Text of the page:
Anti-poaching law mooted
As The TES went to press education ministers from 27 Commonwealth countries were negotiating a new code of practice to prevent the exploitation of overseas teachers in developed countries and help developing countries to maintain their teaching force.
Under the protocol, if an agency wishes to recruit from a developing country, discussions will take place between the two countries involved. It could lead to compensation for the developing country, although it was not expected to be specifically mentioned in the code.
Compensation might include assistance with teacher training or extra resources for education.
But if none can be agreed then the developing country will be able to refuse the recruitment either for all teachers or for particular types.
Recruitment will only be allowed to take place outside the school year. If agencies in England break the code of practice then they could, for example, expect to lose the quality marks awarded by the Department for Education and Skills.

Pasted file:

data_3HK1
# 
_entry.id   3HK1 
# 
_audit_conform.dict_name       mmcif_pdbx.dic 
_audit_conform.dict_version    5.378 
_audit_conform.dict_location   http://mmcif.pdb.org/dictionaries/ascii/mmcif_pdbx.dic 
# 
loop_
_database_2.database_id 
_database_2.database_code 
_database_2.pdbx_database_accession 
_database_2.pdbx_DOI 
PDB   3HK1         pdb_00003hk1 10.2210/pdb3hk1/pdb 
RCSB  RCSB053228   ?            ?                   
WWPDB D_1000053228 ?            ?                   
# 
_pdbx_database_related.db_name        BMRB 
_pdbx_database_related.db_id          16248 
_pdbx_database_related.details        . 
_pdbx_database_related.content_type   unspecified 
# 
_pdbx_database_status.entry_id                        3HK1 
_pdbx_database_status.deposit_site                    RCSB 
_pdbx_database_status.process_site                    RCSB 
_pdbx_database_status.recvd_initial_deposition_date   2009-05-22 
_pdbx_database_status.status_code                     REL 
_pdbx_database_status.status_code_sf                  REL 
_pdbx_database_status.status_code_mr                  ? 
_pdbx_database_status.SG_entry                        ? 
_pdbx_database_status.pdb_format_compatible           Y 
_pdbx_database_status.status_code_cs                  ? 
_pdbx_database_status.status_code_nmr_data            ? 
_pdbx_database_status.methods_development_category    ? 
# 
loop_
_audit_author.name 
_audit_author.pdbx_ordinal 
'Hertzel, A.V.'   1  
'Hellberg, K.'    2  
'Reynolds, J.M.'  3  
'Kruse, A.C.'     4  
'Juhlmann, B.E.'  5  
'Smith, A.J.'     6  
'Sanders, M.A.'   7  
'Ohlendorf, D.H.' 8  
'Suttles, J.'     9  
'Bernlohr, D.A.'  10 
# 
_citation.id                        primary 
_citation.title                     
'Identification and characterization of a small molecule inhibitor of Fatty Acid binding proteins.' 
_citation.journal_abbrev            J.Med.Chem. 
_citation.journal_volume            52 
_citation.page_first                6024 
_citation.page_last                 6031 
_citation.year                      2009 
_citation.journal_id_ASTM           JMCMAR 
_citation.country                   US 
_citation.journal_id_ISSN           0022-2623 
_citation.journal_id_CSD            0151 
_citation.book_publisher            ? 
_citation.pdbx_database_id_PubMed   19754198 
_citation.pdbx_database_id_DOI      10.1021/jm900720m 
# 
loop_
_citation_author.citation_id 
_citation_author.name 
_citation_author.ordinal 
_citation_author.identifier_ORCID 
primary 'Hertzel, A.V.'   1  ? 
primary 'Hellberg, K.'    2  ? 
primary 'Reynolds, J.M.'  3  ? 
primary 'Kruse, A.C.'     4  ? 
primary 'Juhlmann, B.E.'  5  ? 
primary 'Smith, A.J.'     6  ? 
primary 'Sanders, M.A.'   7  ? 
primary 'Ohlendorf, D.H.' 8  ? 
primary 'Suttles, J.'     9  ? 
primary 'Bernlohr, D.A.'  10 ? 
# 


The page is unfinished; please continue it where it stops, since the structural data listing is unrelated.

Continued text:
Steve Sinnott, National Union of Teachers general secretary, said: "Past failures to tackle teacher shortages in developed countries, such as the UK, has damaged vulnerable education systems across the world.
"Teachers have been poached to come to the UK undermining children's education in many small states."
The problem is particularly acute in Africa where to achieve the Millennium Development Goal of universal primary education by 2015 an extra five million teachers are needed. But the continent is currently a net exporter of teachers.
The conference was held at National Union of Teachers' training centre in Stoke Rochford, near Grantham.
A separate meeting of education ministers from small Commonwealth states examined how education policy could prevent teachers and pupils being lost to the Aids pandemic.